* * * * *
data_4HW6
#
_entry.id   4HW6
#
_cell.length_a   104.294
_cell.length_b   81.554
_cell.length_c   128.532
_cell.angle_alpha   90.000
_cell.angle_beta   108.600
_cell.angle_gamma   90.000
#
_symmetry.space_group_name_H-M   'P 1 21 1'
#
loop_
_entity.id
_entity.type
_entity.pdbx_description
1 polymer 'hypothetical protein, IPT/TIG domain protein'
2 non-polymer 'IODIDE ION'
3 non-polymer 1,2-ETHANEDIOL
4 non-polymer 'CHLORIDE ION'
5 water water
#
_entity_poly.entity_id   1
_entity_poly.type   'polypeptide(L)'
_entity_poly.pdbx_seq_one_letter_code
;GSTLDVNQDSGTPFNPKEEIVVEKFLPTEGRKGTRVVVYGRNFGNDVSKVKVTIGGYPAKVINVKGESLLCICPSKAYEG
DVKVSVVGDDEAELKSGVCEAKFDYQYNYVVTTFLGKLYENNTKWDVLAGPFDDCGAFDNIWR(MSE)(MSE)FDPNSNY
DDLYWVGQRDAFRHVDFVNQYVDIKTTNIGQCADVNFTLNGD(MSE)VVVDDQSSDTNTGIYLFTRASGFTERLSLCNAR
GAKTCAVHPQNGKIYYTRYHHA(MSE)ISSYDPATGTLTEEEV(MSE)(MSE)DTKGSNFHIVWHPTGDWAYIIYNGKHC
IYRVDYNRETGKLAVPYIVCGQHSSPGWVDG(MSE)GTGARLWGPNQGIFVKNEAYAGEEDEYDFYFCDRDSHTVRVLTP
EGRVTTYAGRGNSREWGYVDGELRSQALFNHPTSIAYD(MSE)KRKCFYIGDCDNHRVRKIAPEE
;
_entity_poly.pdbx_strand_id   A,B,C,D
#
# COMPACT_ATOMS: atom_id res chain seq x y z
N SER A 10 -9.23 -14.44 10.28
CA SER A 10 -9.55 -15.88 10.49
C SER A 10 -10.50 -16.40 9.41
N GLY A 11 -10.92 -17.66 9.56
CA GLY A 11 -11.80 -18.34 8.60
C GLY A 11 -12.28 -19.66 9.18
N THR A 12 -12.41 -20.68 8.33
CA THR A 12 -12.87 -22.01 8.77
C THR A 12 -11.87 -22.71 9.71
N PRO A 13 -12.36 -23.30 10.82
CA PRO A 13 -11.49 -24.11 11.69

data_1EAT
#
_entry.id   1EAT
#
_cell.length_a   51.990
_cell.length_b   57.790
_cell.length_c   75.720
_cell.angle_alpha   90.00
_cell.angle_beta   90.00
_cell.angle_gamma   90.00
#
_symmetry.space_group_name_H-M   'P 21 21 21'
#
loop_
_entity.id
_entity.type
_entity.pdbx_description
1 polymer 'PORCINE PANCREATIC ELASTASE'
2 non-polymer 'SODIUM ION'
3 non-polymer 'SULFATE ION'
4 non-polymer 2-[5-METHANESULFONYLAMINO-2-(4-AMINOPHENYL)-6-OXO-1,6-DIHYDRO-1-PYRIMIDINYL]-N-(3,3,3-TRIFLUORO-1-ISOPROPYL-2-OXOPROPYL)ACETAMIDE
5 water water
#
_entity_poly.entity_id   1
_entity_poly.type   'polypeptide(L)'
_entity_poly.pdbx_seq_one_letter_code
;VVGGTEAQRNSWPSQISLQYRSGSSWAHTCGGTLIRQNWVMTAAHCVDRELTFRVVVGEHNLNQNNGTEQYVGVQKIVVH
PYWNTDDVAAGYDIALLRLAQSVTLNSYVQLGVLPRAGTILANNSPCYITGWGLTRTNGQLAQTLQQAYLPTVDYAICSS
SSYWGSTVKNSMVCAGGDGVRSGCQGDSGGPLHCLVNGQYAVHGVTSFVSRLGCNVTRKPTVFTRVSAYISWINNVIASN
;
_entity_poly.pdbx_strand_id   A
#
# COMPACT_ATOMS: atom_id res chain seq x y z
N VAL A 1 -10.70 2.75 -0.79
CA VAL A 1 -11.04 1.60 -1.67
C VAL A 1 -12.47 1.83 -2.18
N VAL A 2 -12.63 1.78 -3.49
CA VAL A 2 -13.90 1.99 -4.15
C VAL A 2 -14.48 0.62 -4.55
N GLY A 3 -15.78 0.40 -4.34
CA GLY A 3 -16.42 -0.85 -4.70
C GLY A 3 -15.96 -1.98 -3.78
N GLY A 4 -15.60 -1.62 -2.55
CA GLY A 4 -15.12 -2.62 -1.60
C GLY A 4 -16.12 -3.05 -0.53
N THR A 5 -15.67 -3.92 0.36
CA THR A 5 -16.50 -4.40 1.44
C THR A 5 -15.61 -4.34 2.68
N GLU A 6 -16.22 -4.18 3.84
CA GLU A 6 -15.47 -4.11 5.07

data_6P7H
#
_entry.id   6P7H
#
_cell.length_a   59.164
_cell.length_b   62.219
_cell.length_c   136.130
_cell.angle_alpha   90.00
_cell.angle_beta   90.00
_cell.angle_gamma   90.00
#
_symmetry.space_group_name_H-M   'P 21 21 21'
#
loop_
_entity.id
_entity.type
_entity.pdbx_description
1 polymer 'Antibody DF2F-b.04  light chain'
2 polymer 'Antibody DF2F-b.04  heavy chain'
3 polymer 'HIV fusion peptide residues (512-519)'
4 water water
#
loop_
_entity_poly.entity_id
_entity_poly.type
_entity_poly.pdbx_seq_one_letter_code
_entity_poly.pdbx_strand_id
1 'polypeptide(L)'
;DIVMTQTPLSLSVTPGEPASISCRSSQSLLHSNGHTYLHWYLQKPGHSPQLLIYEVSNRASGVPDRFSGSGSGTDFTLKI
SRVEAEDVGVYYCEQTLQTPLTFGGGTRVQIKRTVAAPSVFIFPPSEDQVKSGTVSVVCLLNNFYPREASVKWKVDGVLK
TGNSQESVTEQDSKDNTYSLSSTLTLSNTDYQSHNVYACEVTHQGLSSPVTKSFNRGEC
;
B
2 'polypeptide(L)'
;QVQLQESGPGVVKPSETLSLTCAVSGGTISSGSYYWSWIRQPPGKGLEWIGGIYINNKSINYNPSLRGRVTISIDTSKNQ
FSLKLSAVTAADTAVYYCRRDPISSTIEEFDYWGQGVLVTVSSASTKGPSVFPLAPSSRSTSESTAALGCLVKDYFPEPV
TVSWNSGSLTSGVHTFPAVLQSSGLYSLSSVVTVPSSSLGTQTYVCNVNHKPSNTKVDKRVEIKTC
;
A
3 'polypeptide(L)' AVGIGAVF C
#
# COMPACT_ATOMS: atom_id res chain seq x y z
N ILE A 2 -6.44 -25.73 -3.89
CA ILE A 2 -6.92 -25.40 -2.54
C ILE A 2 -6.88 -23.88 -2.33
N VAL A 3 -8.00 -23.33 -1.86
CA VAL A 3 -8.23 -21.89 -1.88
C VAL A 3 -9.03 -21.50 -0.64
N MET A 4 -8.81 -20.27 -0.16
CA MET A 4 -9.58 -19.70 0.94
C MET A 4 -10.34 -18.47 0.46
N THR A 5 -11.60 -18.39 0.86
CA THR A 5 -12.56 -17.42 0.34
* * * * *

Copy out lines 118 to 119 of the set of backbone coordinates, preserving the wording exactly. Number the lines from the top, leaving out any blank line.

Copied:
4 water water
#